Of course, the big event came before the bell on Friday as Nonfarm Payrolls came in at a staggering 88,000 or less than half of what the suit-and-ties had forecast (200,000).  Wall Street’s jaw dropped and you could hear the pin that hit on the exchange floor.

We knew the open was going to be nasty but we highlighted support and once it held we had a feeling there would be some dip buying.  The bulls did well to recover their losses on Friday while the bears did their best to crack the first wave of support ahead of 1Q earnings season that begin this week. (read more…)


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The Dow dropped 41 points, or 0.3%, to close at 14,565 on Friday.  The blue-chips have been weak on Monday’s of late and last week was no different as they traded down to 14,531 after clearing 14,605 on the open.  We have said a close above this level could lead to a run to 14,750 and the breakthrough was a good clue higher prices would come.  Tuesday’s surge to 14,684 and the close at 14,662 was impressive but Wednesday’s close at 14,550 wasn’t.  There was a rebound back to 14,606 on Thursday which was bullish but the Dow fell to a low of 14,434 on the open.  Support at 14,400 held but it was a quick 172 point decline and reminded Wall Street how elevators work.  The next level the bears will look to attack is 14,200 (50-day MA) and then 14,000.  The bulls held the bottom uptrend line but a close below this level will get these downside targets in play.  The Dow came into Monday at 14,578 and only gave back 13 points, or 0.1%, for the week.  For 2013, the blue-chips are up 1,461 points, or 11.2%.


The S&P 500 fell 7 points, or 0.4%, to settle at 1,553.  The index made a run at its intraday all-time high of 1,576.09 (set on 10/11/07) and reached 1,570 before ending with a 7 point loss to 1,562 on Monday.  Tuesday’s push to 1,573.66 was sweet and the hold at 1,570 looked good until Wednesday’s pullback.  The dip to 1,549.80 and the break below 1,550 was a wakeup call on how fast this market could drop if support fails but the S&P closed at 1,553.  Thursday’s push to 1,562 was a nice rebound but we said that morning we wanted to see the bulls clear 1,560 on the close.  They came in at 1,559.98.  The bears pounced on Friday with the S&P dropping to a low of 1,539.50 (down 20) before the rebound back above 1,550.  A close 1,540 could lead to a back test to 1,525 and the 50-day MA, and possibly 1,500.  The S&P 500 started the week at 1,569 and lost 16 points, or 1%, following the pullback.  For the year, the index has advanced 127 points, or 8.9%, so far.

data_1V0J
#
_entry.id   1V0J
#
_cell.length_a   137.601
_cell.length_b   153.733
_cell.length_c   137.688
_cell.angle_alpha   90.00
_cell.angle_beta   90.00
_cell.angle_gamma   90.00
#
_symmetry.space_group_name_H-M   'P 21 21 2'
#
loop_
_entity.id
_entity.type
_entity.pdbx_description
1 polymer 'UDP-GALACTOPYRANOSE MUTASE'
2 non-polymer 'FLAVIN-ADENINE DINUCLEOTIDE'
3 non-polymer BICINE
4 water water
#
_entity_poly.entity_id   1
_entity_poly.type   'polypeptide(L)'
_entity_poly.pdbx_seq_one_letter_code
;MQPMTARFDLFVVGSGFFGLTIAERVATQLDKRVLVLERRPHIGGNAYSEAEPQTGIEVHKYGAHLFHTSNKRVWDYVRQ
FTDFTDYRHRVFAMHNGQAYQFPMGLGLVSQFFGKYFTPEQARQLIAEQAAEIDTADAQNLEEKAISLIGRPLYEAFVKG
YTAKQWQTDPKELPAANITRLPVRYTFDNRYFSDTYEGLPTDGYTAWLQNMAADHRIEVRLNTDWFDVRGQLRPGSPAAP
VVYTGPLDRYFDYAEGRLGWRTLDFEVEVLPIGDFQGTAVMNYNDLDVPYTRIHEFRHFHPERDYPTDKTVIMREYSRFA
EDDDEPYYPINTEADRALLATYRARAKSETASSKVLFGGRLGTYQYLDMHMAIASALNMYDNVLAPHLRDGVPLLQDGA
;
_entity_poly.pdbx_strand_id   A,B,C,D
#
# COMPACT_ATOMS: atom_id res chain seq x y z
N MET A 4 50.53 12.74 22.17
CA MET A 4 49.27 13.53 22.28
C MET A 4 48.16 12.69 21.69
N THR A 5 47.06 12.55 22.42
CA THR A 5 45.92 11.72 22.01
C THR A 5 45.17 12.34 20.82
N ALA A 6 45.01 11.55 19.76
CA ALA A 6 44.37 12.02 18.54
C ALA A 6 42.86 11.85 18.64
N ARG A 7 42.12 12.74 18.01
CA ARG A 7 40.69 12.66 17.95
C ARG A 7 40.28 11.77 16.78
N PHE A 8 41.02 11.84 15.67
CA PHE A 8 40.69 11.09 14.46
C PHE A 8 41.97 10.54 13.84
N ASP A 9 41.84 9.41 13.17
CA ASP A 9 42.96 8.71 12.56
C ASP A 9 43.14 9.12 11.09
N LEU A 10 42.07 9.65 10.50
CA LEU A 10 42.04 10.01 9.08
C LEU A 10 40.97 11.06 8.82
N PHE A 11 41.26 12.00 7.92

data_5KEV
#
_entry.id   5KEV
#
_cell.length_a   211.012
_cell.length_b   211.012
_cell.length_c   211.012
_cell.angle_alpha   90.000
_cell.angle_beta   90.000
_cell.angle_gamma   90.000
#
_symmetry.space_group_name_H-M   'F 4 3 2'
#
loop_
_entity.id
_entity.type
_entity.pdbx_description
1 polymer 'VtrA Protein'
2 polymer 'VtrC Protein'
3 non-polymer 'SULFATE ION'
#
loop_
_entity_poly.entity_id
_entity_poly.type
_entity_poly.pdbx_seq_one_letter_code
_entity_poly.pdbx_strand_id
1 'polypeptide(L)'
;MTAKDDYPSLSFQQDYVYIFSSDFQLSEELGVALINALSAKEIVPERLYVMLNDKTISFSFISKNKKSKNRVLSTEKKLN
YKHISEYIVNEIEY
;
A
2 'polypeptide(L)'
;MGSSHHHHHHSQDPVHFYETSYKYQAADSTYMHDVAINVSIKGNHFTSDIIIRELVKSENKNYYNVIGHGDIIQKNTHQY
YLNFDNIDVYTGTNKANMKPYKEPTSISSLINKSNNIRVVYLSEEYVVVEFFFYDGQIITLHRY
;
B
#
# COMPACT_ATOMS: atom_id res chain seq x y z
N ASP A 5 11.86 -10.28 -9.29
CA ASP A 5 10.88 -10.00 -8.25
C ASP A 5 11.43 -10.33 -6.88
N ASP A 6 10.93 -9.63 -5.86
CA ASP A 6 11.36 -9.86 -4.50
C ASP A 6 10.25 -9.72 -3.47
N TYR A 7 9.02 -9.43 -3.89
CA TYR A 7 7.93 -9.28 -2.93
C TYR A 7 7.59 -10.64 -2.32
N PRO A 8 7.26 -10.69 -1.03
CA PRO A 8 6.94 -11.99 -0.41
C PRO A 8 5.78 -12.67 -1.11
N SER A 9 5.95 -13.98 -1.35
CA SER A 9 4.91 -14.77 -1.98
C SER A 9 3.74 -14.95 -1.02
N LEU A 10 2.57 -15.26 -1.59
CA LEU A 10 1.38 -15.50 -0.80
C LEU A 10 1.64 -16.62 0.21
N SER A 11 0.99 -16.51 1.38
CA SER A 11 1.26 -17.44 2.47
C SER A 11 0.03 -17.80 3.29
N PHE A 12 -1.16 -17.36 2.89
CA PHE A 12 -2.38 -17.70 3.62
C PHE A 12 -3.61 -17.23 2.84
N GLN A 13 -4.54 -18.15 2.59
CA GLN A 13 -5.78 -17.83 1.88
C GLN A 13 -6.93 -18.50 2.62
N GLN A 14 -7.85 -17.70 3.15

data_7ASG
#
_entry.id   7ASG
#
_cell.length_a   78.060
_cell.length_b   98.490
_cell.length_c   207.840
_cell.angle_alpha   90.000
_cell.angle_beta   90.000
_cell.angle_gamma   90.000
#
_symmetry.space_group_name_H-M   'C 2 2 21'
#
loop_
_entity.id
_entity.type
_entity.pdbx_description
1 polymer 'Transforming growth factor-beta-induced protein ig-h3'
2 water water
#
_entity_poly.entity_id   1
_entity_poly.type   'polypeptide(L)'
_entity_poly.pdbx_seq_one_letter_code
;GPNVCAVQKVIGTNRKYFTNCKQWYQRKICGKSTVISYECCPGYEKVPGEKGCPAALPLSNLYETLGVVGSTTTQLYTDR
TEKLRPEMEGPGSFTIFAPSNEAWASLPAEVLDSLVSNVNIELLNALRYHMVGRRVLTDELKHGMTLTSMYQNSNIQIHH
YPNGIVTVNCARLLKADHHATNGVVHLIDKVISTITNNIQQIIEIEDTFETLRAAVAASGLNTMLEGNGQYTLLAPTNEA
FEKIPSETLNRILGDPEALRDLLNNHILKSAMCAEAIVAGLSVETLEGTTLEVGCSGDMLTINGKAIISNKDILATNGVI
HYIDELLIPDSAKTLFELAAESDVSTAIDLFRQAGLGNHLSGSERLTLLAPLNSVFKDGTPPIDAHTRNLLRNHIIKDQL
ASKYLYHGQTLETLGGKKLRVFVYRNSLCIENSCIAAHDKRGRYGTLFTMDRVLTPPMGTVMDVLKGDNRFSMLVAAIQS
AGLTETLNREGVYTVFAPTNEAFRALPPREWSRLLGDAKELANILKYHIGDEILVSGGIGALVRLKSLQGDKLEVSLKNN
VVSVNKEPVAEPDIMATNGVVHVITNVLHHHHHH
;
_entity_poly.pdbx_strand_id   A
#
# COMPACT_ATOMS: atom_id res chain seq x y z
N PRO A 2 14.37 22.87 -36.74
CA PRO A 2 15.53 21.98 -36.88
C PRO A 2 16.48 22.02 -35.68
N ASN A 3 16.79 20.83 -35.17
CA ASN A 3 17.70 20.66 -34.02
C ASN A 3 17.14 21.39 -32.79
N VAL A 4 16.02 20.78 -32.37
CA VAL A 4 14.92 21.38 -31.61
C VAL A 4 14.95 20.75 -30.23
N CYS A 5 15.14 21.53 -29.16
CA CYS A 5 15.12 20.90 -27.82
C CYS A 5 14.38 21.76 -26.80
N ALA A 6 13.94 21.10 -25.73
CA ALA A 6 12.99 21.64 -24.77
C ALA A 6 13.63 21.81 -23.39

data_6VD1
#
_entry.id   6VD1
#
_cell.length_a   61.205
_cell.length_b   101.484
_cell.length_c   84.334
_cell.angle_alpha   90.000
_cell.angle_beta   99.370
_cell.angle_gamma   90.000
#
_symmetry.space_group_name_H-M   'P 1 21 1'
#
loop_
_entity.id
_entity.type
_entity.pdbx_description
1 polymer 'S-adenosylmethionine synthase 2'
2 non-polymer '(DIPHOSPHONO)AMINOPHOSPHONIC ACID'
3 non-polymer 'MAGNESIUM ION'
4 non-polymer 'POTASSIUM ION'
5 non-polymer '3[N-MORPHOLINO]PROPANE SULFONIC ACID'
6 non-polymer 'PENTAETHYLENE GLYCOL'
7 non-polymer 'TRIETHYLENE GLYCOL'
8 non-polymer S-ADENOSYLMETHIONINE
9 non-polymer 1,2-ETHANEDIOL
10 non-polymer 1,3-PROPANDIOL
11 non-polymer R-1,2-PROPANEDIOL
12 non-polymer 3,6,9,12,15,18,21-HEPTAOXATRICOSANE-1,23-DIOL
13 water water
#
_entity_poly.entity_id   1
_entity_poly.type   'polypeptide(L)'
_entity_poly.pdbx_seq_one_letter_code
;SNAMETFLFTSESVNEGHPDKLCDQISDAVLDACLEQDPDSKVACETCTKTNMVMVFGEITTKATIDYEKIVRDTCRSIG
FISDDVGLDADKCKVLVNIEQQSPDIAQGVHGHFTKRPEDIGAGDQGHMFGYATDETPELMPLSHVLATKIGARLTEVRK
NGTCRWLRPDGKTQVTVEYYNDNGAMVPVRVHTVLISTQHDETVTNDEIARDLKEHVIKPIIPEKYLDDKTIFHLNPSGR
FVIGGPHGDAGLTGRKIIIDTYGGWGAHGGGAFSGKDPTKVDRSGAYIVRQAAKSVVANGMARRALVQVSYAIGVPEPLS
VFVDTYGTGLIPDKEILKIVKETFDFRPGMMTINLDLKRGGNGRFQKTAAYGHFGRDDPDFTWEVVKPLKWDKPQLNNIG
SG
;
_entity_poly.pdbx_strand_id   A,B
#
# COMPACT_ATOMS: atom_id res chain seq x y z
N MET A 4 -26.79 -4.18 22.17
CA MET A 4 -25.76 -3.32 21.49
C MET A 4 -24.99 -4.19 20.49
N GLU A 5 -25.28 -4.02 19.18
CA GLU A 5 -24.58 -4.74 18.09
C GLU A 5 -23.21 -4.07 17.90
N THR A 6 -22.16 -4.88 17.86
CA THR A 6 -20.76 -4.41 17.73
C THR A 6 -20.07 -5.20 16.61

The Nasdaq tanked 21 points, or 0.7%, to end at 3,203.  After clearing the 3,250 level the previous week, the bulls were looking for a run to 3,300 if they could clear 3,275 on the close and Monday’s run to 3,270.23 was a tease.  It was also a touchdown short of Friday’s peak to 3,270.30.  This was a good sign a back test to 3,250 was coming and Tuesday’s low was 3,245.  Tech closed at 3,254 but Wednesday’s washout to 3,210 and the close below 3,225 at 3,218 was bearish.  Thursday’s rebound was pegged at 3,224.98.  Imagine that.  The bulls needed to hold 3,200 or they faced further risk down to 3,175-3,150 and Friday’s low checked in at 3,168.  If Tech closes below 3,150, there will likely be some panic on Wall Street.  The close above 3,200 to end the week was cool but the bulls need to clear 3,225 early this week.  The Nasdaq was at 3,267 before the open on Monday and was shelled for 64 points, or 2%, by Friday’s close.  YTD, the index is showing a gain of 184 points, or 6.1%.


The Russell 2000 slipped 2 points, 0.3%, to finish at 923 on Friday.  The small-caps were still on track to push 975 and the all-time high of 954 after closing above 950 just before Good Friday.  However, there was only a slight push of less than a point higher to 951.60 on Monday’s open.  This was a bad omen and one of the clues we said to watch for after the Russell tested 940 the prior week.  The next area of support at 920 would get tested with Wednesday’s dip to 916.84 and the close at 918.  Thursday’s 7-point pop to 925 was encouraging and the bulls held 920 but there is risk down to 900 on further weakness.  The Russell 2000 was at 951 to start the week and was down 28 points, or 3%, by the end of it.  The small-caps are still up 74 points, or 8.7%, for the year but last week was ugly.


The S&P Volatility Index ($VIX, 13.92, up 0.03) came into the week at 12.70 and closed above the 13.50 level after trading to a high of 14.05.  We mentioned this level has become a battleground in recent weeks and the bulls were able to get the index down to 12.76 on Tuesday’s rally.  Wednesday close above 14 to 14.21 warned of more weakness as the high came in at 14.66.  Thursday’s peak was 14.79 before a close back below 14 to 13.89 but Friday’s peak to 15.65 is suggesting 20 is in the cards down the road.  A close back below 13.50 would be bullish for one last run at the highs.


The sun came up Friday morning but the talking heads and suit-and-ties were preparing for the end of the world.  While everyone was running for cover, the bulls showed tremendous strength by holding support although some levels have cracked.  It was tempting to take some short positions but we knew if support held there could be a strong rebound.